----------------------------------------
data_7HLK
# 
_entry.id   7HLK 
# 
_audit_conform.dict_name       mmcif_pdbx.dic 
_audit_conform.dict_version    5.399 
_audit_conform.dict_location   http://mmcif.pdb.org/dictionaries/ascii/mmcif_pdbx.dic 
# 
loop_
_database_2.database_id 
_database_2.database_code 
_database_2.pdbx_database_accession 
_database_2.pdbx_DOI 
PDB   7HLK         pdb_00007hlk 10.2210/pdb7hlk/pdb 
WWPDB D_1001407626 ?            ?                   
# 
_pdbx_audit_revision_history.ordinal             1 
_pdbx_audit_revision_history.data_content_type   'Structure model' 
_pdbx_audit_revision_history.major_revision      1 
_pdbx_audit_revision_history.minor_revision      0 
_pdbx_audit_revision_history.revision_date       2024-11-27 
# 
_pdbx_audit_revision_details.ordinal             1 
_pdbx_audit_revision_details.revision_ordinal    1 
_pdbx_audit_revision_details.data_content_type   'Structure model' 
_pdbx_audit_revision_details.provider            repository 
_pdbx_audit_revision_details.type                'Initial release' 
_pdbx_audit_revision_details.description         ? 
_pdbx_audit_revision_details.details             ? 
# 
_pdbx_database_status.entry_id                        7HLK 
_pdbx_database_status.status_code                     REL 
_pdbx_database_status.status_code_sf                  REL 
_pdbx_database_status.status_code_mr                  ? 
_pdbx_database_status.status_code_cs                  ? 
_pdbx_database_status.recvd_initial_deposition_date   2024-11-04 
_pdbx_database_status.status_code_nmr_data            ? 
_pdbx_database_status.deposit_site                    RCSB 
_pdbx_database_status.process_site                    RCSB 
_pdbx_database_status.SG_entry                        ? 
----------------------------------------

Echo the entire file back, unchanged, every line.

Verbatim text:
data_7HLK
# 
_entry.id   7HLK 
# 
_audit_conform.dict_name       mmcif_pdbx.dic 
_audit_conform.dict_version    5.399 
_audit_conform.dict_location   http://mmcif.pdb.org/dictionaries/ascii/mmcif_pdbx.dic 
# 
loop_
_database_2.database_id 
_database_2.database_code 
_database_2.pdbx_database_accession 
_database_2.pdbx_DOI 
PDB   7HLK         pdb_00007hlk 10.2210/pdb7hlk/pdb 
WWPDB D_1001407626 ?            ?                   
# 
_pdbx_audit_revision_history.ordinal             1 
_pdbx_audit_revision_history.data_content_type   'Structure model' 
_pdbx_audit_revision_history.major_revision      1 
_pdbx_audit_revision_history.minor_revision      0 
_pdbx_audit_revision_history.revision_date       2024-11-27 
# 
_pdbx_audit_revision_details.ordinal             1 
_pdbx_audit_revision_details.revision_ordinal    1 
_pdbx_audit_revision_details.data_content_type   'Structure model' 
_pdbx_audit_revision_details.provider            repository 
_pdbx_audit_revision_details.type                'Initial release' 
_pdbx_audit_revision_details.description         ? 
_pdbx_audit_revision_details.details             ? 
# 
_pdbx_database_status.entry_id                        7HLK 
_pdbx_database_status.status_code                     REL 
_pdbx_database_status.status_code_sf                  REL 
_pdbx_database_status.status_code_mr                  ? 
_pdbx_database_status.status_code_cs                  ? 
_pdbx_database_status.recvd_initial_deposition_date   2024-11-04 
_pdbx_database_status.status_code_nmr_data            ? 
_pdbx_database_status.deposit_site                    RCSB 
_pdbx_database_status.process_site                    RCSB 
_pdbx_database_status.SG_entry                        ? 